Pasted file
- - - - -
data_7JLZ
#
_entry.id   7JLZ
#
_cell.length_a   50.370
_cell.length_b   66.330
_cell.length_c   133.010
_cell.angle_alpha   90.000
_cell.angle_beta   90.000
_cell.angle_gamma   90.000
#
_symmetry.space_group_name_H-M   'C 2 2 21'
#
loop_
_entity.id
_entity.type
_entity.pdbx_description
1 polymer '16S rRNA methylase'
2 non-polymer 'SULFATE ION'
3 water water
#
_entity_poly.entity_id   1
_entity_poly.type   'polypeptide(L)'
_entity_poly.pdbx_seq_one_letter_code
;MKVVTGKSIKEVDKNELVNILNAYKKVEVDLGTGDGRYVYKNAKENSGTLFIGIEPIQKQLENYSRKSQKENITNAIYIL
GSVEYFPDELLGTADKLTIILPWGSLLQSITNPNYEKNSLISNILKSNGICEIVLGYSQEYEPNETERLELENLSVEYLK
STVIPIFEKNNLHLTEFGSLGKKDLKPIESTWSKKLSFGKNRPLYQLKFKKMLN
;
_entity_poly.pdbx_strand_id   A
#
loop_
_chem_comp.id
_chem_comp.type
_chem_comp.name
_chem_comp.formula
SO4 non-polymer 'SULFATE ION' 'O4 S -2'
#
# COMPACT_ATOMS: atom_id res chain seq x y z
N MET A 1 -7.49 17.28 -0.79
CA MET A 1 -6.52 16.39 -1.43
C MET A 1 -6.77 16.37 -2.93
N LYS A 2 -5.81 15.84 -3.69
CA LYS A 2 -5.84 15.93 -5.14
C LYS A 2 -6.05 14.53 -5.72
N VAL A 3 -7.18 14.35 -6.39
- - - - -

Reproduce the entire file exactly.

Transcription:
data_7JLZ
#
_entry.id   7JLZ
#
_cell.length_a   50.370
_cell.length_b   66.330
_cell.length_c   133.010
_cell.angle_alpha   90.000
_cell.angle_beta   90.000
_cell.angle_gamma   90.000
#
_symmetry.space_group_name_H-M   'C 2 2 21'
#
loop_
_entity.id
_entity.type
_entity.pdbx_description
1 polymer '16S rRNA methylase'
2 non-polymer 'SULFATE ION'
3 water water
#
_entity_poly.entity_id   1
_entity_poly.type   'polypeptide(L)'
_entity_poly.pdbx_seq_one_letter_code
;MKVVTGKSIKEVDKNELVNILNAYKKVEVDLGTGDGRYVYKNAKENSGTLFIGIEPIQKQLENYSRKSQKENITNAIYIL
GSVEYFPDELLGTADKLTIILPWGSLLQSITNPNYEKNSLISNILKSNGICEIVLGYSQEYEPNETERLELENLSVEYLK
STVIPIFEKNNLHLTEFGSLGKKDLKPIESTWSKKLSFGKNRPLYQLKFKKMLN
;
_entity_poly.pdbx_strand_id   A
#
loop_
_chem_comp.id
_chem_comp.type
_chem_comp.name
_chem_comp.formula
SO4 non-polymer 'SULFATE ION' 'O4 S -2'
#
# COMPACT_ATOMS: atom_id res chain seq x y z
N MET A 1 -7.49 17.28 -0.79
CA MET A 1 -6.52 16.39 -1.43
C MET A 1 -6.77 16.37 -2.93
N LYS A 2 -5.81 15.84 -3.69
CA LYS A 2 -5.84 15.93 -5.14
C LYS A 2 -6.05 14.53 -5.72
N VAL A 3 -7.18 14.35 -6.39